Credit-Card Customers Defy Recent Worries
06/15/2012| 04:11pm US/Eastern
By Andrew R. Johnson
The six largest credit-card lenders saw further improvements in borrower behavior in May, even as choppy economic data spark concerns over the financial state of U.S. consumers.
Capital One Financial Corp. (>> Capital One Financial Corp.), Discover Financial Services (>> Discover Financial Services) and Bank of America Corp. (>> Bank of America Corp) were among the card issuers posting declines in monthly delinquency rates, which measure the percentage of loans on which borrowers are behind paying, according to regulatory filings Friday.
J.P. Morgan Chase & Co. (JPM), Citigroup Inc. (>> Citigroup Inc.) and American Express Co. (>> American Express Company) also said delinquencies fell from April. All of the companies except for Discover also reported declines in their net charge-off rates, or the percentage of loans deemed uncollectible.
Discover, which has enjoyed among the best credit quality among its competitors, said the net charge-off rate for loans it packaged into securities ticked up to 2.65% in May from 2.6% in April. The rate is still near historic lows, and the increase is "less than typical seasonal trends" seen during the month, Sanjay Sakhrani, an analyst with Keefe, Bruyette & Woods, wrote in a research report.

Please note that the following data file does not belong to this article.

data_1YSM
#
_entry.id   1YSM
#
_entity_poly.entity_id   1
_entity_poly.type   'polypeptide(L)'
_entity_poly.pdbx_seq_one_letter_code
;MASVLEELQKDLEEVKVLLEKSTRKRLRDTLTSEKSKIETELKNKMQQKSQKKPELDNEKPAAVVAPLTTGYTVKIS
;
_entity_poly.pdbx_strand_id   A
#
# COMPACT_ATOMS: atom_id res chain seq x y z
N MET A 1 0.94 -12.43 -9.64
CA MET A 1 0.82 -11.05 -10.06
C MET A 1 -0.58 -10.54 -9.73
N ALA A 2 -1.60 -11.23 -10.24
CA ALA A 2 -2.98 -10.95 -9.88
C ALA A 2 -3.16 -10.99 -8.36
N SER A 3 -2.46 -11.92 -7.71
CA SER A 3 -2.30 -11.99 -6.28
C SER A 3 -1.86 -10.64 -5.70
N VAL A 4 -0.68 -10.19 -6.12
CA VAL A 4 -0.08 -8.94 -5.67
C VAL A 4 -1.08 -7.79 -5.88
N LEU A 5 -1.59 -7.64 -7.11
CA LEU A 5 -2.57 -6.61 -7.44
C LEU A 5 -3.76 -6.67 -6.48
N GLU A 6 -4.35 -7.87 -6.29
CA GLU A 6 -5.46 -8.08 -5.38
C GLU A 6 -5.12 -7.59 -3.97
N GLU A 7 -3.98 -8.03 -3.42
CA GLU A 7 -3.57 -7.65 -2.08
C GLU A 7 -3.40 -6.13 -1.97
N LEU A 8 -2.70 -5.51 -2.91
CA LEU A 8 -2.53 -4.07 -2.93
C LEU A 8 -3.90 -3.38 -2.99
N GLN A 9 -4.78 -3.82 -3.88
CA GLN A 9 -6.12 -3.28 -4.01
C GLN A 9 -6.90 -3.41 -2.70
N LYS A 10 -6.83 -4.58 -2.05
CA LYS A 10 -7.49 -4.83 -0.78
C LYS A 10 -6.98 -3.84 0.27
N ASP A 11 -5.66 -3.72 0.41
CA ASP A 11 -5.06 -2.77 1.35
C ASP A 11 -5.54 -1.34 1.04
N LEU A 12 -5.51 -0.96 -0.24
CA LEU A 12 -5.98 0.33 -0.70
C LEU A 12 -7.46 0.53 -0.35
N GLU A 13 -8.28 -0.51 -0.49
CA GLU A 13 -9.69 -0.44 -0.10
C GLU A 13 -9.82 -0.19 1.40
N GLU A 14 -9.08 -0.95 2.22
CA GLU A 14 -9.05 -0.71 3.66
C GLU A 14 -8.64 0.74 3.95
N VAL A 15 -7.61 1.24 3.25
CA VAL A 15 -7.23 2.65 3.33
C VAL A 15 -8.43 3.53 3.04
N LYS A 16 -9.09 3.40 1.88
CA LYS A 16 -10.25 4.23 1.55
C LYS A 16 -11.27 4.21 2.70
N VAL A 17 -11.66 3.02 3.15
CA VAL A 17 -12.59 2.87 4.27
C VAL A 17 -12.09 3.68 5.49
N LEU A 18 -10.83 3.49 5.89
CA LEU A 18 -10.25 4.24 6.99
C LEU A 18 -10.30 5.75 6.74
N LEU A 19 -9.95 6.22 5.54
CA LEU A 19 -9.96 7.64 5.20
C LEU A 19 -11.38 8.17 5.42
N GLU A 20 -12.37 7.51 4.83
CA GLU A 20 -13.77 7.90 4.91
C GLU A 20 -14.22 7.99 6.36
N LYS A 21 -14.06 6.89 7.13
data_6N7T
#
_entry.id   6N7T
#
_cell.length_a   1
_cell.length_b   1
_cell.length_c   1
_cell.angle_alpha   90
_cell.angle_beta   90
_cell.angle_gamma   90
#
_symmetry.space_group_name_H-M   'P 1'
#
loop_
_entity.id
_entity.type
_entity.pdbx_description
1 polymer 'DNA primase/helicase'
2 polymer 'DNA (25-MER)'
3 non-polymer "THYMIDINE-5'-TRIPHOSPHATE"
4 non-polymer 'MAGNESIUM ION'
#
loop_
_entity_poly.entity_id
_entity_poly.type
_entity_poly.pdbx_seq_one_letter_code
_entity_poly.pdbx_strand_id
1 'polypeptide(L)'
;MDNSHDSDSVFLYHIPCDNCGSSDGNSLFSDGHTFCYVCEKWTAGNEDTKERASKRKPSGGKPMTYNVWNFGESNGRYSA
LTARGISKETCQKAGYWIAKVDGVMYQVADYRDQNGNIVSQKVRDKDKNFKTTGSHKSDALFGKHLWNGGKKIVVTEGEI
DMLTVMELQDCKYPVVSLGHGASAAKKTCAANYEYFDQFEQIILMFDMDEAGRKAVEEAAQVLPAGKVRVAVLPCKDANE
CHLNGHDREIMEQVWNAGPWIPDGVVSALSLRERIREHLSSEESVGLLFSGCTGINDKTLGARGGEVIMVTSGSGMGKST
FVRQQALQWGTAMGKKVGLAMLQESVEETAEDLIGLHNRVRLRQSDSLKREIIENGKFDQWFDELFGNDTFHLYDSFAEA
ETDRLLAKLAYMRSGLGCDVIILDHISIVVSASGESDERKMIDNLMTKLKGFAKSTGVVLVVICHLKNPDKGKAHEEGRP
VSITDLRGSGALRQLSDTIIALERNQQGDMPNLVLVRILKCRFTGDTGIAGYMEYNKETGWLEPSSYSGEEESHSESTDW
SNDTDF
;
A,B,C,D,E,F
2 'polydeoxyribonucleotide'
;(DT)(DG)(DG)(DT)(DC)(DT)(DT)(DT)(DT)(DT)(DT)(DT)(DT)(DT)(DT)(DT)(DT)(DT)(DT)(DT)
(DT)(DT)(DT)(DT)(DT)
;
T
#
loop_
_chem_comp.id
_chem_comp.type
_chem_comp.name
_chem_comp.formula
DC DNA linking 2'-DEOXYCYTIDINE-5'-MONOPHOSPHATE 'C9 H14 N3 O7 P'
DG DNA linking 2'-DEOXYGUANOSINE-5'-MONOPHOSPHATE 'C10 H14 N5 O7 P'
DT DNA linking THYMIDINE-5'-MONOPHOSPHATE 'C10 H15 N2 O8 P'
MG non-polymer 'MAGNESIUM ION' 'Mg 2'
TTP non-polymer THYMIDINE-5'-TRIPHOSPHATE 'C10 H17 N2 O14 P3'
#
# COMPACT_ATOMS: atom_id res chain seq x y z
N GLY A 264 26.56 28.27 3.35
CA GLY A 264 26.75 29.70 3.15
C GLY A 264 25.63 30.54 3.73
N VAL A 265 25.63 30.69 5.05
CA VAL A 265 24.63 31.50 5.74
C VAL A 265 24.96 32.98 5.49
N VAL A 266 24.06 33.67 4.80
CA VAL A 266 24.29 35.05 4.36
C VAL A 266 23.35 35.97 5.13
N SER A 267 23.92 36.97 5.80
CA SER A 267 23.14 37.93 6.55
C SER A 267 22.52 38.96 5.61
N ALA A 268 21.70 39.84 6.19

The credit-card industry has seen ongoing improvements as many consumers focused on paying down debt following the recession, allowing lenders to sock away less money to cover future loan losses.
But recent indicators have renewed worries that consumers could be in for another tough slog ahead. Earlier this month, a disappointing U.S. jobs report for May caused a drop in financial stocks on concerns that a weak employment market could translate into trouble for borrowers.
Fears that mounting economic problems in European markets will spread to the U.S. have also weighed on consumer lenders.
Some credit-card lenders have pulled back on marketing, which surged last year they tried to tried to win new customers.
Banks mailed 260.6 million credit-card offers to U.S. consumers in April, down from 269.5 million in March and 389.6 million a year earlier, according to Mintel Comperemedia, a research firm that tracks direct mailings.
"Issuers have adopted a more cautious approach due to an uncertain economic environment," Andrew Davidson, senior vice president for Mintel Comperemedia, said in a press release.
Shares of the largest credit-card lenders were up Friday. Discover was up 2% at $33.02, American Express was up 1.9% at $56.07, and Capital One was up 1.7% at $53.90 in recent trading.
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